Tools to Consider: Discussion occurred related to newly emerging tools and information that may be incorporated into designing a new outcome measure. For example, Gary Cutter, PhD (University of Alabama at Birmingham) noted that mobile devices such as smartphones offer the opportunity to collect real-time activity readouts from people in their own environment. He also cautioned about the need to consider other aspects of a person’s health, such as other disorders (called co-morbidities) which may complicate the interpretation of outcomes.

    MS can impair a person’s vision, even early on. Laura Balcer, MD (New York University) described progress in being able to detect vision changes using low-contrast visual acuity testing, which has been successfully tested in MS clinical trials. Ralph Benedict, PhD (University of Buffalo) described difficulties in testing cognition, and how depression can change results. He described the Symbol Digit Modalities Test as a possible candidate for testing processing speed and memory in MS. Tanuja Chitnis, MD (Harvard Medical School) informed the group that pediatric MS involves more relapses than adult MS, and early cognitive deficits. These differences need to be considered in any new outcome measure to be developed.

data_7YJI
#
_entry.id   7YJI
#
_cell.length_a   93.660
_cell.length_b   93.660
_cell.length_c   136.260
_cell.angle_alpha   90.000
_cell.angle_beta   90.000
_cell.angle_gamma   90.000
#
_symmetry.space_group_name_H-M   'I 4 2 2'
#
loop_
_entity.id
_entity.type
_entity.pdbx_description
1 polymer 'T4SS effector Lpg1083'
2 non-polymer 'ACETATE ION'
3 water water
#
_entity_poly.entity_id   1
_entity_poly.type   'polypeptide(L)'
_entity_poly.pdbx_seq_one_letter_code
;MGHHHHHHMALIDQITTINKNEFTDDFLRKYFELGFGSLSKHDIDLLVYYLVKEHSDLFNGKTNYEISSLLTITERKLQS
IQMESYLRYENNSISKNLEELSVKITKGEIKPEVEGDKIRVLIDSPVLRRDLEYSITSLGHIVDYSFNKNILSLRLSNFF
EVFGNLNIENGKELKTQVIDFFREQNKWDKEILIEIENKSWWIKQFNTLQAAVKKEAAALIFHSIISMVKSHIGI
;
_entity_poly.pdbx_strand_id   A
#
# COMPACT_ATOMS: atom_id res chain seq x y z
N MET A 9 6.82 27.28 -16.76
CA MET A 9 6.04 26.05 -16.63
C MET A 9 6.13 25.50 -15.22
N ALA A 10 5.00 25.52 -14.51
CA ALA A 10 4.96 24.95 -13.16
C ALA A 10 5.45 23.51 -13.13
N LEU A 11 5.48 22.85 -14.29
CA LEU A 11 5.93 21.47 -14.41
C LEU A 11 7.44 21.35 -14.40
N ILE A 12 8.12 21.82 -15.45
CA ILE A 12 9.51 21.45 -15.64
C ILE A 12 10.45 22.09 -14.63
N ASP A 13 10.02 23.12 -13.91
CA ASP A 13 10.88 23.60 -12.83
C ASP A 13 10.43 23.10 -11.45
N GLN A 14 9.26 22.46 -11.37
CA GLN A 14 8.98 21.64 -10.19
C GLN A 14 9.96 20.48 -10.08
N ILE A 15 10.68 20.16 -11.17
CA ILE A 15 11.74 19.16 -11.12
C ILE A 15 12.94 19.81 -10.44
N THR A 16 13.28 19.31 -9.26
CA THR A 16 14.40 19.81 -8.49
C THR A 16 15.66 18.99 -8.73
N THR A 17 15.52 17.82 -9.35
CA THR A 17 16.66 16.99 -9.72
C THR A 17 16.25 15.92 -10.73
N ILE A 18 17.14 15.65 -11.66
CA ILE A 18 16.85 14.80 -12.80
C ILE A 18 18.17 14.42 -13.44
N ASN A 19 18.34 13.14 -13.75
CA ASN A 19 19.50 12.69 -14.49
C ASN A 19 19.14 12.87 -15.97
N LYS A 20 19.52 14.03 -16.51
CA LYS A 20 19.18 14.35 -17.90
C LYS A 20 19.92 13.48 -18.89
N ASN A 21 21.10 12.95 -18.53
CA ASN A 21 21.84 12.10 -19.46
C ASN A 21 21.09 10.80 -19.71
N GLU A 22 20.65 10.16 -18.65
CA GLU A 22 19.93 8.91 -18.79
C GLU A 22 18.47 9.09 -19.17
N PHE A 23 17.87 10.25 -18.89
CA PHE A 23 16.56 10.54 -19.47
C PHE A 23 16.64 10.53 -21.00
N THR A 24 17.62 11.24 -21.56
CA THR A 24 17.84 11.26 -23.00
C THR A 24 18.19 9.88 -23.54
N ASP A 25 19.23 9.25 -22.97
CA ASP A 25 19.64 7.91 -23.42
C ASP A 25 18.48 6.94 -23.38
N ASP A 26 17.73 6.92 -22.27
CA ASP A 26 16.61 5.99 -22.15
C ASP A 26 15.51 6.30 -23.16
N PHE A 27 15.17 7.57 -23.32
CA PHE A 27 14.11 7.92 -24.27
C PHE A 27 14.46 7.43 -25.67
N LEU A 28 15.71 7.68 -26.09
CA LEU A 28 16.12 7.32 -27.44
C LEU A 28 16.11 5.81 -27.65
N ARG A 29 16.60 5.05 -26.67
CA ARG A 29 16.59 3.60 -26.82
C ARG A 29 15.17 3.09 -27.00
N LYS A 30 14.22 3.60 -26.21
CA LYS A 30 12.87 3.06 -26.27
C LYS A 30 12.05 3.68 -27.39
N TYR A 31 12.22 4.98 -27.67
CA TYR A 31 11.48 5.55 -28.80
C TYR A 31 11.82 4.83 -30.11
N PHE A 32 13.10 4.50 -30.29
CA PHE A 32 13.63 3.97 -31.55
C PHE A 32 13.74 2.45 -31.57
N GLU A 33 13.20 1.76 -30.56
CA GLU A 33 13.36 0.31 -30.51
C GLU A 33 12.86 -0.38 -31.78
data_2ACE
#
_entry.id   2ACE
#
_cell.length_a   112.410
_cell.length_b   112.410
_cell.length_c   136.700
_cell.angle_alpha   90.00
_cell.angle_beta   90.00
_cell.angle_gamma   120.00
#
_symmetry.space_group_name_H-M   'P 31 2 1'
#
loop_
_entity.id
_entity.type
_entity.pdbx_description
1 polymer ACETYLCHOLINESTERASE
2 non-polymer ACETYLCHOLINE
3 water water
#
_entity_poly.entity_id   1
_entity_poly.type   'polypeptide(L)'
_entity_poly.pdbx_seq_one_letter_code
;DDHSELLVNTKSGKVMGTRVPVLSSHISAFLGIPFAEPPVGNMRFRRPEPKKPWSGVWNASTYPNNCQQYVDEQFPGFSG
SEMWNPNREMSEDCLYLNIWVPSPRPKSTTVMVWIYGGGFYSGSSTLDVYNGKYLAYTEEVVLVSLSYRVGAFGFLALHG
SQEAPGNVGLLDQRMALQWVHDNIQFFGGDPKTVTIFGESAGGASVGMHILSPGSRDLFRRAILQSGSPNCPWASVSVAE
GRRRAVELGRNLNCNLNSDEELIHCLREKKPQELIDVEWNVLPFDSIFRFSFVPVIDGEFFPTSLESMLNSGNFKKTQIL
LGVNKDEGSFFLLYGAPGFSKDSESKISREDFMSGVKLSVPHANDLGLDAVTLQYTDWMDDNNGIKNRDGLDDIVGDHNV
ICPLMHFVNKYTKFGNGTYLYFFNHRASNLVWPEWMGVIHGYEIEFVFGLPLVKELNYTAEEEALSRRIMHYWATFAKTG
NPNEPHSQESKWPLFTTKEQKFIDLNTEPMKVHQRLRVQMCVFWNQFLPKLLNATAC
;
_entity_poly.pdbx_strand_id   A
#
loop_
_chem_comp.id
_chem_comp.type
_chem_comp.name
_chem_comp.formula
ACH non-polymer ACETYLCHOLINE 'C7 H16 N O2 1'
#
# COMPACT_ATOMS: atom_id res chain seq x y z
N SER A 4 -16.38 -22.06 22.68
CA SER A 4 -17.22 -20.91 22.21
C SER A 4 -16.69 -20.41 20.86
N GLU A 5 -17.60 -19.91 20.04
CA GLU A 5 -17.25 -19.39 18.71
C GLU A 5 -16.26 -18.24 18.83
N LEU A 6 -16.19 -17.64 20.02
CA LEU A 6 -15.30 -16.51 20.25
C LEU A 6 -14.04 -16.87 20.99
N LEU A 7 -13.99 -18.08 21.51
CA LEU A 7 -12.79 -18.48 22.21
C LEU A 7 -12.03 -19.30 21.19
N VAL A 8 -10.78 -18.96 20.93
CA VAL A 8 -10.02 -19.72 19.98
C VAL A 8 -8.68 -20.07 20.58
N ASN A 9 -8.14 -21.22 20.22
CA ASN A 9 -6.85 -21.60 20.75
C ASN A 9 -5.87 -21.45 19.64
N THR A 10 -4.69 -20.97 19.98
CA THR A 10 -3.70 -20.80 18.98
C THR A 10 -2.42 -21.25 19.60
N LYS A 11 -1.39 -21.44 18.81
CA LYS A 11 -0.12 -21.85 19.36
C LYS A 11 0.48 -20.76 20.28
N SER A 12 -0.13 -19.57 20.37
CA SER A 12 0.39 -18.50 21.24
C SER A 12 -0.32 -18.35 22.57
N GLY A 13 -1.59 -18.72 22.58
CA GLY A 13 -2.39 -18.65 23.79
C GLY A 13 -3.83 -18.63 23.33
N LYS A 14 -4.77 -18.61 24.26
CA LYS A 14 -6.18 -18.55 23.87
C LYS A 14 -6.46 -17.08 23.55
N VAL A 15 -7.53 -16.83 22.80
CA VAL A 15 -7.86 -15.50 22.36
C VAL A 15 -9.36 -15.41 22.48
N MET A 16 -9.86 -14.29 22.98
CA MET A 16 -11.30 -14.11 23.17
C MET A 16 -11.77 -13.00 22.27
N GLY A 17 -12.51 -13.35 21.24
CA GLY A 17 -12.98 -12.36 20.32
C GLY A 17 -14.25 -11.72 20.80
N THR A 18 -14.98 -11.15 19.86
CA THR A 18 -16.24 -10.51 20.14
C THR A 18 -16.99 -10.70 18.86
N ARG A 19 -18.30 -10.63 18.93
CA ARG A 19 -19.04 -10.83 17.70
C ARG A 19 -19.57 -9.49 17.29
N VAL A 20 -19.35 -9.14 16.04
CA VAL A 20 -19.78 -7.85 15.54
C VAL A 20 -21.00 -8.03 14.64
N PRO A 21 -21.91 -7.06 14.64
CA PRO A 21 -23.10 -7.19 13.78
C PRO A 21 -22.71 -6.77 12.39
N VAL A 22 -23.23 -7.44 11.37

A Wealth of Information: The second day focused on next steps. The group reviewed dozens of clinical trials and other studies in MS and the outcome measures that were used in those studies. Jeremy Hobart, MD, PhD (Universities of Exeter and Plymouth) and others discussed the need to clearly define the dimensions of MS disability and progression to be tracked by the new tool along with its anticipated uses. The plan is to obtain the data from trials that used elements of the MSFC, EDSS and other disability measures such as low contrast visual acuity so that they can be analyzed to determine how sensitive each measure is. Ideally, the existing data may be sufficient to qualify a new measure, but some additional research may also be needed during the analysis process.